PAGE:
WWABOGD

The Gospel of our Lord Jesus Christ According to Mark

In those days Jesus came from Nazareth of Galilee and was baptized by John in the Jordan.

And just as he was coming up out of the water, he saw the heavens torn apart and the Spirit descending like a dove on him.

And a voice came from heaven, “You are my Son, the Beloved; with you I am well pleased.”

And the Spirit immediately drove him out into the wilderness.

He was in the wilderness forty days, tempted by Satan; and he was with the wild beasts; and the angels waited on him.

Now after John was arrested, Jesus came to Galilee, proclaiming the good news of God, and saying, “The time is fulfilled, and the kingdom of God has come near; repent, and believe in the good news.”

This is the Gospel of Christ

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This is the first Sunday of Lent.

We talk about Lent being a time for self-examination and reflection, don’t we?

It’s kind of like taking your car in for a mid-winter check-up,

Let’s face it, the weather has been pretty bad, and the old car has been out in the snow and ice, and it’s not performing up to scratch.

Like our lives, at times.

We have gone through some ups and downs, some trials, some stress, and maybe we are not firing on all our cylinders.

So maybe a spiritual check-up wouldn’t be out of line.

I hope though, that your spiritual check-up doesn’t go the same as most of my automobile check-ups have gone.

You put your car in for the special that is advertised. Not a bad price, just to keep things running well – change the oil and filter, flush the radiator and refill it – check the belts and fluid levels – what could be simpler?

Until you go to pick up your car.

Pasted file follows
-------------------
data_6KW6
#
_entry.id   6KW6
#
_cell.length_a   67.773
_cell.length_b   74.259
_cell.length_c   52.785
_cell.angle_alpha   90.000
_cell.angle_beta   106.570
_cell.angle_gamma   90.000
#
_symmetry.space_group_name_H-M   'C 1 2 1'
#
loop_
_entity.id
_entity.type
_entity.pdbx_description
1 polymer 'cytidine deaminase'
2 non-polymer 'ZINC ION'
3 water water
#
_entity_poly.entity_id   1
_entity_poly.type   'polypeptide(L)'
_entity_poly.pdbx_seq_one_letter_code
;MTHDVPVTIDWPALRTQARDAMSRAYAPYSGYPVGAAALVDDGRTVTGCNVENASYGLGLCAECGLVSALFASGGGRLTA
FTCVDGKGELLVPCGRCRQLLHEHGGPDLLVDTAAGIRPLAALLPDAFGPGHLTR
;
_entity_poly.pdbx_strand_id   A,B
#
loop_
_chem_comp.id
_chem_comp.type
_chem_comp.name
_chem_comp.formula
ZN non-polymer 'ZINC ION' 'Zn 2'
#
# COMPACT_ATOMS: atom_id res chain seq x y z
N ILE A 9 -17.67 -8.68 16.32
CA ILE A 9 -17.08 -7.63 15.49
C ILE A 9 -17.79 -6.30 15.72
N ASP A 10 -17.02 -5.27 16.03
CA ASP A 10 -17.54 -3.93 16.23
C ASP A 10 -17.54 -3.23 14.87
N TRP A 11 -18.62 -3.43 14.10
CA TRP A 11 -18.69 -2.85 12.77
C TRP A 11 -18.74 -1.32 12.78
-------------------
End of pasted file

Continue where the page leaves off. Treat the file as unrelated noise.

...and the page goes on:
The service man looks at the worksheet from the shop, punches a number into the computer and it starts to print… and print… and print.

Either it is printing some student’s essay or you are getting one big bill – again.

There was a lot more wrong with the car than you thought.

The personal check up can be like that too.

Let me see now, I attend church on Sunday – well most Sundays – well at least once a month.  

Then I say grace at meals. Well, when the kids are there. You want to teach them to be thankful, don’t you? Then I try to read a bit from the scriptures each day, although it gets to be once a week, or even once a month, if I even open the bible at all.

And I try to be honest in everything, but…..come to think about it ….I haven’t really been straight up honest……and when I think about it, I did do a bit of backroom manipulation to get that job ahead of old Smitty – he’s too old to do it anyway…  and come to think about it, I haven’t really been open and honest with the wife  – not totally, that is….and it’s like when you pick up your car, isn’t it? 

It all begins to add up.

And you begin to wish you had never looked at it.

What the heck, it’s impossible to live a perfect life, so why bother?

I used to think, when I was a callow youth, that the churches made up rules that were impossible to keep, so you could never  feel perfect.

Let’s face it, if you were perfect you wouldn’t need to come to church, would you now?

There was method in their madness. 

Well I’ve grown a lot since then, and I know that no human being can live a perfect life.

Except the man Jesus. We are told that there was no sin in him. He was perfect.  But he was a man, and Satan figured it was worth  a try. 

So the Son of God was tempted, as we are.

The Gospel of Mark doesn’t spell out how Jesus was tempted in the wilderness, but the other gospels do.

He was offered the kingdoms of earth.

How did he manage to resist that one. Human beings have killed and maimed, and died because men have dreamt of ruling the world.

How is it that when people sucked up to him it didn’t turn his head?

How is it that when people said wonderful things about him, he didn’t use the power that he had, to set himself up as a king or something.